Week Forty Two: Jeremiah 1–3; 7; 16–18; 20
This morning, two of our sweet, smart, beautiful inside and out grandchildren were at my home. Their mom had a last minute meeting and just couldn’t graciously juggle it all. Of course, no matter what my responsibilities are, there’s nothing better than sharing the day with any of our grandchildren. Cleaning the sheep stable, gathering eggs from the chickens, feeding the dogs or watering the garden is all more fun when we do it together. My only regret is I can’t watch “Octonauts and the Great Barrier Reef” because I have to write my script for this Come Follow Me Insight video.
But I appreciate the thoughtful concern of my daughter-in-law, who sent the following text to me:
Thank you so much for taking the kiddos❤. I’m sorry to impose on you. Hopefully, I get released soon.😞
My first reaction was, “Oh no! It’s a joy to have the kids,” and my second was, “I hope she isn’t released!” I know how much my daughter-in-law has to contribute….nobody should be releasing her! It turns out we had our wires crossed: I thought she meant ‘released’ from a church calling. She was talking about jury duty! But her earnest expression of concern that she was not doing everything she could or should because she HAD to faithfully fulfill a calling, reminded me of Jeremiah.
Nowhere in the scriptures has a prophet so forthrightly stated his conviction of his call to prophesy, along with his reluctance to do so. There are many prophets who have felt dubious about their callings: Moses protested his inadequacy even as the Lord spoke to him from a burning bush; Jonah ran in the other direction when instructed to go to Ninevah. Joseph Smith, upon being called to interpret the Book of Mormon and restore priesthood authority, certainly wondered at why the Lord would call a relatively uneducated young man to such an important spiritual purpose. Jeremiah was told he had been called BEFORE he was in his mother’s womb, to testify to the nations of the Lord’s love, of his disappointment, of his wrath and to call God’s children to repentance. He was faithful to this responsibility but did not and could not enjoy much that his calling entailed.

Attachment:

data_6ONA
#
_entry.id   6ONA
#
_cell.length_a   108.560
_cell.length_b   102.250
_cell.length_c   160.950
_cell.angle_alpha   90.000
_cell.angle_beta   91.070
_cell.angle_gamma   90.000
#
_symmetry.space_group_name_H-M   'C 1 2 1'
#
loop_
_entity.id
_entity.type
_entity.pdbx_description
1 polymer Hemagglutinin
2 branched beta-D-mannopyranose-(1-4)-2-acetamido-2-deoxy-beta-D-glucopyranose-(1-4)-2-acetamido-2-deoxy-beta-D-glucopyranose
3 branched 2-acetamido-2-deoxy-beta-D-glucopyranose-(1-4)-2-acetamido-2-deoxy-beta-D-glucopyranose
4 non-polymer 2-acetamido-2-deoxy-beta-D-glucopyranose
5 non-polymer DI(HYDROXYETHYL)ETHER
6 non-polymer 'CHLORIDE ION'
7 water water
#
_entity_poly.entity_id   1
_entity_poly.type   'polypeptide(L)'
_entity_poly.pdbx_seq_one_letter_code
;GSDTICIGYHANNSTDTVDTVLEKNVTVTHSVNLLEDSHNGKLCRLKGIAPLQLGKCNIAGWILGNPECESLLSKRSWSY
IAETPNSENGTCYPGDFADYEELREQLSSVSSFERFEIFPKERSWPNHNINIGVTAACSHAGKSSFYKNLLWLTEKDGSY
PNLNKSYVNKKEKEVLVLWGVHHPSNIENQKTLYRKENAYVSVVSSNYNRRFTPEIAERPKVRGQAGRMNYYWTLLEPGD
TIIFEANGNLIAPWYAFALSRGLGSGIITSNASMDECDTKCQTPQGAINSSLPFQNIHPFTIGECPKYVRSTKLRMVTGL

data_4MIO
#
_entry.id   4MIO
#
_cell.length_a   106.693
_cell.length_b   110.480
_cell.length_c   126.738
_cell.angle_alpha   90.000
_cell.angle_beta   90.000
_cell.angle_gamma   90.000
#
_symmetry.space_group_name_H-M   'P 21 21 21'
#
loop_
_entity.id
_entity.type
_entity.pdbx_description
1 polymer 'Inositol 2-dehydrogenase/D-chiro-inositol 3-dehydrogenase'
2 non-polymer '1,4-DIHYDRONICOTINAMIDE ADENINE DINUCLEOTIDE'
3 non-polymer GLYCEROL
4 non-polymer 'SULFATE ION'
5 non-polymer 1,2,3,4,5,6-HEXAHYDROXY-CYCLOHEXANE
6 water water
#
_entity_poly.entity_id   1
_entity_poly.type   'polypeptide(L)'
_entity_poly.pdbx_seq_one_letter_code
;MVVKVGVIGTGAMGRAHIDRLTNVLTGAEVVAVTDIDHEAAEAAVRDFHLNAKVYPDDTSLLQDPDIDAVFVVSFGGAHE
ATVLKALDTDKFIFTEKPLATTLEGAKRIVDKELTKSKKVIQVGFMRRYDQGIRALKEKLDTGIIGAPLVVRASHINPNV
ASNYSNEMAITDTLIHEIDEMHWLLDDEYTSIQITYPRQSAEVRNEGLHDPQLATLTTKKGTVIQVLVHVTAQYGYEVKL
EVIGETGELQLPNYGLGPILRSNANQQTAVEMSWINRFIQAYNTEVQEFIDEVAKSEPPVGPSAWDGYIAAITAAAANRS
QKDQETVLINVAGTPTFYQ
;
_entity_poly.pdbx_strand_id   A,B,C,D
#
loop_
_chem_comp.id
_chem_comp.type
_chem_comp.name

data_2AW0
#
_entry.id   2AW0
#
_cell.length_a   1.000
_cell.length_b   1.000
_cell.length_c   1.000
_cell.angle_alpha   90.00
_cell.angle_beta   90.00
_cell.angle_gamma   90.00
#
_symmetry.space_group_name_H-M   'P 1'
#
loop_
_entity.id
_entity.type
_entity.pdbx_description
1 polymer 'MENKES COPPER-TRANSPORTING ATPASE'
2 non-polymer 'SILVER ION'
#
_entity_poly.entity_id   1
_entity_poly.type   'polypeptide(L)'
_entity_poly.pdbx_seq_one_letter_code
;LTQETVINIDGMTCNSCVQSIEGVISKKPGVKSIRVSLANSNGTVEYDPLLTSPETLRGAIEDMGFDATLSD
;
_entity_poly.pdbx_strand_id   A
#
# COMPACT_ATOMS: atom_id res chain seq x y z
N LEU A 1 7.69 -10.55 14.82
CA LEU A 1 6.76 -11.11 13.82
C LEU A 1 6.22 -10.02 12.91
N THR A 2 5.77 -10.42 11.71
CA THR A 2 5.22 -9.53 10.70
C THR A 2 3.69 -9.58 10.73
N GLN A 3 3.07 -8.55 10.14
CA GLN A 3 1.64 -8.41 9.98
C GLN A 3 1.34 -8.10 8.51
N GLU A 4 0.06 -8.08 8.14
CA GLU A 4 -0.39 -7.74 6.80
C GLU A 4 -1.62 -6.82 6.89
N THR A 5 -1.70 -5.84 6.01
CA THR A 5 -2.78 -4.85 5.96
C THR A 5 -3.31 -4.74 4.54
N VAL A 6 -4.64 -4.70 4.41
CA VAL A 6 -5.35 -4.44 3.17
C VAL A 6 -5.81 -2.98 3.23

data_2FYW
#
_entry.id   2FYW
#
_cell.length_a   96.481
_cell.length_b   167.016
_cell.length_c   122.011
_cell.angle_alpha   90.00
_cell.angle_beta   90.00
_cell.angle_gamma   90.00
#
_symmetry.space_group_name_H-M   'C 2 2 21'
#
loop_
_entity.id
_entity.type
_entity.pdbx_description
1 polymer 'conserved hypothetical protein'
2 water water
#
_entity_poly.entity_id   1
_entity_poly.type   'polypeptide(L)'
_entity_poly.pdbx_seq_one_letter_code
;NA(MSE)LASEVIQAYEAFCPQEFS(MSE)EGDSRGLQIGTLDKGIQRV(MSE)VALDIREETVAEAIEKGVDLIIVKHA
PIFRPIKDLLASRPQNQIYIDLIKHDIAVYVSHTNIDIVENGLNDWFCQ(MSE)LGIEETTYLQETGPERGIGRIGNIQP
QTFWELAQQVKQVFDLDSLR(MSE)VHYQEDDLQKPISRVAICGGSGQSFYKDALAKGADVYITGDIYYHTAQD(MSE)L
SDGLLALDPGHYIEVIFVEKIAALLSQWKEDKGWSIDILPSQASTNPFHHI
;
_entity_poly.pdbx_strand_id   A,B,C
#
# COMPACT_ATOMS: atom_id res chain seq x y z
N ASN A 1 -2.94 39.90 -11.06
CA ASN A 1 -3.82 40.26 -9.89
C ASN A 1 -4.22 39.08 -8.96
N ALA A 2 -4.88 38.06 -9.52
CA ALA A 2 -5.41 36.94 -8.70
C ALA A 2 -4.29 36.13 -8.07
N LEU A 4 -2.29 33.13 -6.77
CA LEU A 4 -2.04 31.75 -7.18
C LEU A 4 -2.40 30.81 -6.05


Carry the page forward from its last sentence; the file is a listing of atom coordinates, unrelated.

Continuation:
” …the word of the Lord came unto me, saying, “Before I formed thee in the belly I knew thee; and before thou camest forth out of the womb I sanctified thee, and I ordained thee a prophet unto the nations.” (Jeremaiah 1:4,5)
In the 2nd chapter of Jeremiah, he is tasked with sharing a heartbreaking message. There is not much I find as painful as observing a marriage in which one party has been faithful, loving and devoted while the other counts all that devotion as nothing, shows contempt for covenants of fidelity and loyalty, and feels no remorse at walking away from commitments that were made to love and honor one another for richer or poorer, in sickness and in health. In Chapter 2 of Jeremiah, the prophet is told by the Lord to loudly proclaim to Israel that this is what God’s chosen people have done. Frankly, it hurts my heart (as my grandson would say,) to read of the insouciant disregard of the once faithful children of Israel for their mighty redeemer. It hurt Jeremiah’s heart as well.